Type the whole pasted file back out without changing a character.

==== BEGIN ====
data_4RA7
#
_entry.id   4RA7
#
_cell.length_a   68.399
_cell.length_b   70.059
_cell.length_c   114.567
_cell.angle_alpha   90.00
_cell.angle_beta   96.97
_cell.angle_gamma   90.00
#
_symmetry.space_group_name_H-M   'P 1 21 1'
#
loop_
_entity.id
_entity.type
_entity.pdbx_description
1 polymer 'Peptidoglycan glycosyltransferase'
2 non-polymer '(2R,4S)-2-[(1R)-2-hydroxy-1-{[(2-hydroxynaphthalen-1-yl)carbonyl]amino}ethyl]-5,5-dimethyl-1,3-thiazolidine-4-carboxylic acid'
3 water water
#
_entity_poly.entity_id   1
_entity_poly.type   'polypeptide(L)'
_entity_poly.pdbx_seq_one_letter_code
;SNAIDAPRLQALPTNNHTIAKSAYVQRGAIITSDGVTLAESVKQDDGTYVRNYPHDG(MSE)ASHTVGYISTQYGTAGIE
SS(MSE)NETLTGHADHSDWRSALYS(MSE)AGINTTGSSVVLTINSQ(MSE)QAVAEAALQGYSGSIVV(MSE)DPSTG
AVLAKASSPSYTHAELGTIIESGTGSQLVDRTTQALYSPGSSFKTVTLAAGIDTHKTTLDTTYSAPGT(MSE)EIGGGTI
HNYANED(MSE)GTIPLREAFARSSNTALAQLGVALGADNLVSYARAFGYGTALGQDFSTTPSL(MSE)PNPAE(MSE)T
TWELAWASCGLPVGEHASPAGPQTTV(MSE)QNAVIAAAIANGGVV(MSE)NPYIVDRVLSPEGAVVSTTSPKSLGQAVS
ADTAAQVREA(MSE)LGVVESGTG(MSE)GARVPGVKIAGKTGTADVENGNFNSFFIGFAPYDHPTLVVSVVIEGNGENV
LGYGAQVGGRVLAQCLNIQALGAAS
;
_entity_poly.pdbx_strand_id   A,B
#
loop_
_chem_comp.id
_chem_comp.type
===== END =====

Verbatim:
data_4RA7
#
_entry.id   4RA7
#
_cell.length_a   68.399
_cell.length_b   70.059
_cell.length_c   114.567
_cell.angle_alpha   90.00
_cell.angle_beta   96.97
_cell.angle_gamma   90.00
#
_symmetry.space_group_name_H-M   'P 1 21 1'
#
loop_
_entity.id
_entity.type
_entity.pdbx_description
1 polymer 'Peptidoglycan glycosyltransferase'
2 non-polymer '(2R,4S)-2-[(1R)-2-hydroxy-1-{[(2-hydroxynaphthalen-1-yl)carbonyl]amino}ethyl]-5,5-dimethyl-1,3-thiazolidine-4-carboxylic acid'
3 water water
#
_entity_poly.entity_id   1
_entity_poly.type   'polypeptide(L)'
_entity_poly.pdbx_seq_one_letter_code
;SNAIDAPRLQALPTNNHTIAKSAYVQRGAIITSDGVTLAESVKQDDGTYVRNYPHDG(MSE)ASHTVGYISTQYGTAGIE
SS(MSE)NETLTGHADHSDWRSALYS(MSE)AGINTTGSSVVLTINSQ(MSE)QAVAEAALQGYSGSIVV(MSE)DPSTG
AVLAKASSPSYTHAELGTIIESGTGSQLVDRTTQALYSPGSSFKTVTLAAGIDTHKTTLDTTYSAPGT(MSE)EIGGGTI
HNYANED(MSE)GTIPLREAFARSSNTALAQLGVALGADNLVSYARAFGYGTALGQDFSTTPSL(MSE)PNPAE(MSE)T
TWELAWASCGLPVGEHASPAGPQTTV(MSE)QNAVIAAAIANGGVV(MSE)NPYIVDRVLSPEGAVVSTTSPKSLGQAVS
ADTAAQVREA(MSE)LGVVESGTG(MSE)GARVPGVKIAGKTGTADVENGNFNSFFIGFAPYDHPTLVVSVVIEGNGENV
LGYGAQVGGRVLAQCLNIQALGAAS
;
_entity_poly.pdbx_strand_id   A,B
#
loop_
_chem_comp.id
_chem_comp.type